Skip to content

LETTER TO THE EDITOR: Railway repairs would be less expensive than highway upgrade

Island’s growth creates market for train service, says letter writer
Decision-makers should compare costs of upgrading the Trans-Canada Highway with restoring rail, says letter writer. (News Bulletin file photo)

To the editor,

Re: Island’s highways vulnerable, other transportation needed, Letters, Dec. 1.

Years go by and transportation on the highways has increased tenfold on Vancouver Island.

Driving in Victoria is a nightmare now. Langford-Colwood-Metchosin has grown into a city all its own.

I remember years ago signing a petition for rail service to these areas but there wasn’t the population at that time, so they changed the old rail line into the Galloping Goose Trail which many people now use. This is a good thing but does not take into account the issue of road traffic.

Rail service used to go out to Sidney, Langford-Metchosin and the north Island. Today only Nanaimo still has a limited use of a train.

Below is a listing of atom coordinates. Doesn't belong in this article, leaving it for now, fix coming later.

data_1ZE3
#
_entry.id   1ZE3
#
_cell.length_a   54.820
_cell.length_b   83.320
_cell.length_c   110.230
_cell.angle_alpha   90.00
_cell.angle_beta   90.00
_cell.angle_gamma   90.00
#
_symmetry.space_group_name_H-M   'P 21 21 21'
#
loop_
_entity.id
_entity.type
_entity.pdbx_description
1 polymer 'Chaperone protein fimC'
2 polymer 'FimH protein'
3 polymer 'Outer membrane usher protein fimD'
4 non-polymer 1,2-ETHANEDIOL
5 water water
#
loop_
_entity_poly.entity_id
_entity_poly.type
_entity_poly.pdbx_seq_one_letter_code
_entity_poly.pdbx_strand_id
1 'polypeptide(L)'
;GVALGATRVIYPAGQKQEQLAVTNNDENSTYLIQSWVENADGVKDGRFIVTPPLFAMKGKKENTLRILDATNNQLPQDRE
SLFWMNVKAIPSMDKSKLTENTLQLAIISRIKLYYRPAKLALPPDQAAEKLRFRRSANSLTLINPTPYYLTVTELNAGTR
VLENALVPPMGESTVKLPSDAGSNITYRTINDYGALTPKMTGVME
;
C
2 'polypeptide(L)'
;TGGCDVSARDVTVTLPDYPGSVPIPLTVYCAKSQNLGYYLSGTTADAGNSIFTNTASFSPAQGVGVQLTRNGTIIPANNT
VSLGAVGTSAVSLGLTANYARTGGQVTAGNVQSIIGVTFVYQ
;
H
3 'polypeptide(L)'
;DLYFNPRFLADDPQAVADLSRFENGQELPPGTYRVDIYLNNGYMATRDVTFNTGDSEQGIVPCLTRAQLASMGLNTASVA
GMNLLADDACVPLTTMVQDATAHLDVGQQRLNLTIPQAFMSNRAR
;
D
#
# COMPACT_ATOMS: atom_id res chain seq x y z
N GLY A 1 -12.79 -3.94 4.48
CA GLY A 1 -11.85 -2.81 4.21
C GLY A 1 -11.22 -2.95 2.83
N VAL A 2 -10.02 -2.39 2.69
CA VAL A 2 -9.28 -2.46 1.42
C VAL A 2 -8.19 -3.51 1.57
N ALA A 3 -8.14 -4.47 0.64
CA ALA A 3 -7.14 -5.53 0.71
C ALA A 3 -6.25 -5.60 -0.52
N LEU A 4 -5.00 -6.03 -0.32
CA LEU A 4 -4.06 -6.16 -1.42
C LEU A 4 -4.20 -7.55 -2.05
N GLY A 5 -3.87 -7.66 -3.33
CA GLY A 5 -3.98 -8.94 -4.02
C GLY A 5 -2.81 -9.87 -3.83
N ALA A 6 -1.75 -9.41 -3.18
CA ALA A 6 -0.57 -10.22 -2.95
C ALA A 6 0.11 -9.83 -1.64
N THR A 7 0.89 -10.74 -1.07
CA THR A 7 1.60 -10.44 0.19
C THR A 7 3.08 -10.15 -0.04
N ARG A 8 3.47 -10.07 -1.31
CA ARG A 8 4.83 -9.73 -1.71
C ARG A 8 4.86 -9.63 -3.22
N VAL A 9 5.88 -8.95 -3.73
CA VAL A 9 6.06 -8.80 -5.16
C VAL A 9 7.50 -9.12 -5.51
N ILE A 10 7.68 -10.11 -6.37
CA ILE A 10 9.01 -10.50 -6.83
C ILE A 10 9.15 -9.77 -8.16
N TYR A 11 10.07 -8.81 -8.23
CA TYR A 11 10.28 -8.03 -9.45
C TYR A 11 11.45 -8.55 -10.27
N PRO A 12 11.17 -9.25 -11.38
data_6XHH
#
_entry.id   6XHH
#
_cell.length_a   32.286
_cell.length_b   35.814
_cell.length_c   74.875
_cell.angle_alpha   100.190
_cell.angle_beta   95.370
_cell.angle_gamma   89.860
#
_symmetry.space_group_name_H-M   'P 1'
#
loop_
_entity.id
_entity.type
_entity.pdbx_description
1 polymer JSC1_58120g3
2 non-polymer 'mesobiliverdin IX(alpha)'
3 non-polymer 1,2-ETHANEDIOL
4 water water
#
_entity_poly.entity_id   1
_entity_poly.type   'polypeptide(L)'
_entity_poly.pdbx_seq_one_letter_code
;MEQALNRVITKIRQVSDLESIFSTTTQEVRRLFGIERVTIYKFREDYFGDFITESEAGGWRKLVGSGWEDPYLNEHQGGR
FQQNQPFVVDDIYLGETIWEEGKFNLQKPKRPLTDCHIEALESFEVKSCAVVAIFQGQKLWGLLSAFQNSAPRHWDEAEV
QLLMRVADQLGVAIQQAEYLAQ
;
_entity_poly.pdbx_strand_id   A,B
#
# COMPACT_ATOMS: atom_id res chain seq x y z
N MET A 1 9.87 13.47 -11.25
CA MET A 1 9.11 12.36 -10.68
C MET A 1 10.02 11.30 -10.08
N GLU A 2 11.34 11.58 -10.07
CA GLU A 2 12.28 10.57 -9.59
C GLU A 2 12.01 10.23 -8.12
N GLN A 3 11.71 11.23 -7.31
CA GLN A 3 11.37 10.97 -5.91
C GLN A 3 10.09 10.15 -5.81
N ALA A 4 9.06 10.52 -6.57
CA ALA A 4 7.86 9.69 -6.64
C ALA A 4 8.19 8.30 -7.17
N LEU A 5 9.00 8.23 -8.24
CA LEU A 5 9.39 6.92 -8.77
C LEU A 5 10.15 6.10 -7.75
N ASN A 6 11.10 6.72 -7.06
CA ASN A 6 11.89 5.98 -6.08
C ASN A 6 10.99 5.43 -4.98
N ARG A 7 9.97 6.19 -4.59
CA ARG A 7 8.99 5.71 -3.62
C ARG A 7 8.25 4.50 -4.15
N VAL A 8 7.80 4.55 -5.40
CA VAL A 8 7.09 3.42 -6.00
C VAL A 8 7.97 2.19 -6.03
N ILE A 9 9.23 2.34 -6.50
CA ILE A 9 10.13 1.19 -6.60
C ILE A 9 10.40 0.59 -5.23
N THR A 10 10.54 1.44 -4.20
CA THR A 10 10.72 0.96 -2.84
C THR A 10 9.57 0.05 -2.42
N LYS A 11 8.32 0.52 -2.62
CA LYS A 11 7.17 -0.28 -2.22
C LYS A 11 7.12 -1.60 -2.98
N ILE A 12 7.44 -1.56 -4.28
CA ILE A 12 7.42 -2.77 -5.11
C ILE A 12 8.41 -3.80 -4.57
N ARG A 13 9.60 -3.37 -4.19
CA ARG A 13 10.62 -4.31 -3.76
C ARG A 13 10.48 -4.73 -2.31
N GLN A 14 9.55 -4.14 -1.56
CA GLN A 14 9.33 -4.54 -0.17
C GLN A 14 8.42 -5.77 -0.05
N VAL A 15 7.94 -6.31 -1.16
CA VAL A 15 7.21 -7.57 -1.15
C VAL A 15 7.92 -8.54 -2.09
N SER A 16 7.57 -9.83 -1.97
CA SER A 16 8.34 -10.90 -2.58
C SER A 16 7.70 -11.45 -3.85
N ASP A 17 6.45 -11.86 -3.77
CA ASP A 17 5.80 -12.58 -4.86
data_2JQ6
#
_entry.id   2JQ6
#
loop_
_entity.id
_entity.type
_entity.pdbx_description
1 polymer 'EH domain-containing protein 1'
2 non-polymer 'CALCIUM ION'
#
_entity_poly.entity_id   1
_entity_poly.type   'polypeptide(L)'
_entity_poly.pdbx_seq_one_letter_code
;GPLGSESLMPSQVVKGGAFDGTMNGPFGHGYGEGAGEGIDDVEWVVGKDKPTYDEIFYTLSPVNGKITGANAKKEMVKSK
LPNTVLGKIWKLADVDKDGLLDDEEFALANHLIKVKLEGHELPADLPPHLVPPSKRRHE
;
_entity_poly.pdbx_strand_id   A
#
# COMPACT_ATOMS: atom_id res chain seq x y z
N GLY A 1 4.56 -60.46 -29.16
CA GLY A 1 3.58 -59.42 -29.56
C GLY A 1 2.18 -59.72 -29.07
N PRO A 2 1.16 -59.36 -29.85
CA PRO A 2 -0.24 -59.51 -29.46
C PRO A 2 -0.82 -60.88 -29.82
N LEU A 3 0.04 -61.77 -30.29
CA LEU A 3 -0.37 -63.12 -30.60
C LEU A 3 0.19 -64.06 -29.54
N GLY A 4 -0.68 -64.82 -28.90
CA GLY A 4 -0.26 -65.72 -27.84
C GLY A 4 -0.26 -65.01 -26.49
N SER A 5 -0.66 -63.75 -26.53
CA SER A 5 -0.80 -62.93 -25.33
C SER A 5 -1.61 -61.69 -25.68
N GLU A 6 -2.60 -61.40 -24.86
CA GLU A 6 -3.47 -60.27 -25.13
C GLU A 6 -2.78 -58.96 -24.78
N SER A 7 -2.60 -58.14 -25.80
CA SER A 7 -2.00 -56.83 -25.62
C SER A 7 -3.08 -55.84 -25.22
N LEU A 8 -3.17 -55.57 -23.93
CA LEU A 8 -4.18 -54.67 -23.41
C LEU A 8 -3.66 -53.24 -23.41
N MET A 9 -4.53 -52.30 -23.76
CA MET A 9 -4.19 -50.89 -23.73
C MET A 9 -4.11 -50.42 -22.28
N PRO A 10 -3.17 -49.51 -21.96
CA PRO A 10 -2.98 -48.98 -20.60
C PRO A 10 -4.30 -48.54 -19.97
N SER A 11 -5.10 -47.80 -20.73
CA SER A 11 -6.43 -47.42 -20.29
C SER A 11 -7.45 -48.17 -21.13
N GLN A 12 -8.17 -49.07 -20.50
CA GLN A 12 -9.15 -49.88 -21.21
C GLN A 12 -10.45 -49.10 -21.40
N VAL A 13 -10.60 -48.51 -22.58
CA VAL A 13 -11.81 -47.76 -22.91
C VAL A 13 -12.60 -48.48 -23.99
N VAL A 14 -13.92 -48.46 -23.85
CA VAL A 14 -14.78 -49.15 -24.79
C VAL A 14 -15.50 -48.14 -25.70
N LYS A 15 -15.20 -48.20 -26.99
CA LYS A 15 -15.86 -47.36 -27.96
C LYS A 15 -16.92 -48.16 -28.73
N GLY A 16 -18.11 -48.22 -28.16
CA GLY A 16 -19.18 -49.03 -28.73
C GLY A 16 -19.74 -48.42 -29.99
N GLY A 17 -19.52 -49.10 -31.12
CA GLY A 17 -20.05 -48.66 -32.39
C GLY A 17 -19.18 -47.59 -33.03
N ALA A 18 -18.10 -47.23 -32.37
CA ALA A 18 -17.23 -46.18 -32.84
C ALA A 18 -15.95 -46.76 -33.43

I rode on the E&N railway years ago before it ended and stayed in Courtenay overnight, touring around in the day. It was a lovely experience riding on the train and looking at the scenery. Tourists would love that trip and they could return whenever they wished. It would bring money to our economy in towns along the way.

How much will it cost to upgrade the Trans-Canada Highway by adding more lanes, overpasses, underpasses, etc. to cover the already congested traffic we have now which is causing pollution to the environment? Has this ever been taken into consideration now with global warming we know now is happening worldwide?

I don’t believe getting the rail service back would cost anywhere near as much money.

Why are we lagging behind on this issue?

Theresa Kowall, Ladysmith

LETTER TO THE EDITOR: Flood recovery right time to assess Island’s transportation links

The views and opinions expressed in this letter to the editor are those of the writer and do not reflect the views of Black Press or the Nanaimo News Bulletin.

Letters policy: Letters should be no longer than 250 words and will be edited. Preference is given to letters expressing an opinion on issues of local relevance or responding to items published in the News Bulletin. Include your address (it won’t be published) and a first name or two initials, and a surname. Unsigned letters will not be published.

Mail: Letters, Nanaimo News Bulletin, 777 Poplar St., Nanaimo, B.C. V9S 2H7

Fax: 250-753-0788